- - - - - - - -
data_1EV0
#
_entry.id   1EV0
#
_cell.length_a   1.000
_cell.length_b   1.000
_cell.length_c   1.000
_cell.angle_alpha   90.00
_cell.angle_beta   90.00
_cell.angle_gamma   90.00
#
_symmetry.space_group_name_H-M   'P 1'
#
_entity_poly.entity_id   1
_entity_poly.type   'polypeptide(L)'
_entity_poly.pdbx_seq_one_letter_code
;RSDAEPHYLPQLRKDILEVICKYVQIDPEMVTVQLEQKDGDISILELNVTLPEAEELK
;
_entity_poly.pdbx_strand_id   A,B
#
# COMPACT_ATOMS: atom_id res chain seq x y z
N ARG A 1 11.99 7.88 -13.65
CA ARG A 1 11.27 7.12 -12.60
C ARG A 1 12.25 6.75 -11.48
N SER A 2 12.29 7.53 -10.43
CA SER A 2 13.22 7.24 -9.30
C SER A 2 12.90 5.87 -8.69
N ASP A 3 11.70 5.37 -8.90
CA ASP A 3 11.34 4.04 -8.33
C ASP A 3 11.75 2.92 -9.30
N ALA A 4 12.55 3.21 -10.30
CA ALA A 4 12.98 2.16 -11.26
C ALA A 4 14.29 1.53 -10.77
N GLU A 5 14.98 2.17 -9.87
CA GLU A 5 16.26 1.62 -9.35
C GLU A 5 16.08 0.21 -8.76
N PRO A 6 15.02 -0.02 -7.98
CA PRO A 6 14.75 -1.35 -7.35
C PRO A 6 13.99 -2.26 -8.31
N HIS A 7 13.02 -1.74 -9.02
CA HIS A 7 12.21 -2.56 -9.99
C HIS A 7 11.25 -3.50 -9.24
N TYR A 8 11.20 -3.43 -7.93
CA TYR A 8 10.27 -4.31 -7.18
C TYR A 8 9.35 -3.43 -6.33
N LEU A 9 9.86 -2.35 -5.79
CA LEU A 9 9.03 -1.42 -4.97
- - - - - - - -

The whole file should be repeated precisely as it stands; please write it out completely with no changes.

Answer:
data_1EV0
#
_entry.id   1EV0
#
_cell.length_a   1.000
_cell.length_b   1.000
_cell.length_c   1.000
_cell.angle_alpha   90.00
_cell.angle_beta   90.00
_cell.angle_gamma   90.00
#
_symmetry.space_group_name_H-M   'P 1'
#
_entity_poly.entity_id   1
_entity_poly.type   'polypeptide(L)'
_entity_poly.pdbx_seq_one_letter_code
;RSDAEPHYLPQLRKDILEVICKYVQIDPEMVTVQLEQKDGDISILELNVTLPEAEELK
;
_entity_poly.pdbx_strand_id   A,B
#
# COMPACT_ATOMS: atom_id res chain seq x y z
N ARG A 1 11.99 7.88 -13.65
CA ARG A 1 11.27 7.12 -12.60
C ARG A 1 12.25 6.75 -11.48
N SER A 2 12.29 7.53 -10.43
CA SER A 2 13.22 7.24 -9.30
C SER A 2 12.90 5.87 -8.69
N ASP A 3 11.70 5.37 -8.90
CA ASP A 3 11.34 4.04 -8.33
C ASP A 3 11.75 2.92 -9.30
N ALA A 4 12.55 3.21 -10.30
CA ALA A 4 12.98 2.16 -11.26
C ALA A 4 14.29 1.53 -10.77
N GLU A 5 14.98 2.17 -9.87
CA GLU A 5 16.26 1.62 -9.35
C GLU A 5 16.08 0.21 -8.76
N PRO A 6 15.02 -0.02 -7.98
CA PRO A 6 14.75 -1.35 -7.35
C PRO A 6 13.99 -2.26 -8.31
N HIS A 7 13.02 -1.74 -9.02
CA HIS A 7 12.21 -2.56 -9.99
C HIS A 7 11.25 -3.50 -9.24
N TYR A 8 11.20 -3.43 -7.93
CA TYR A 8 10.27 -4.31 -7.18
C TYR A 8 9.35 -3.43 -6.33
N LEU A 9 9.86 -2.35 -5.79
CA LEU A 9 9.03 -1.42 -4.97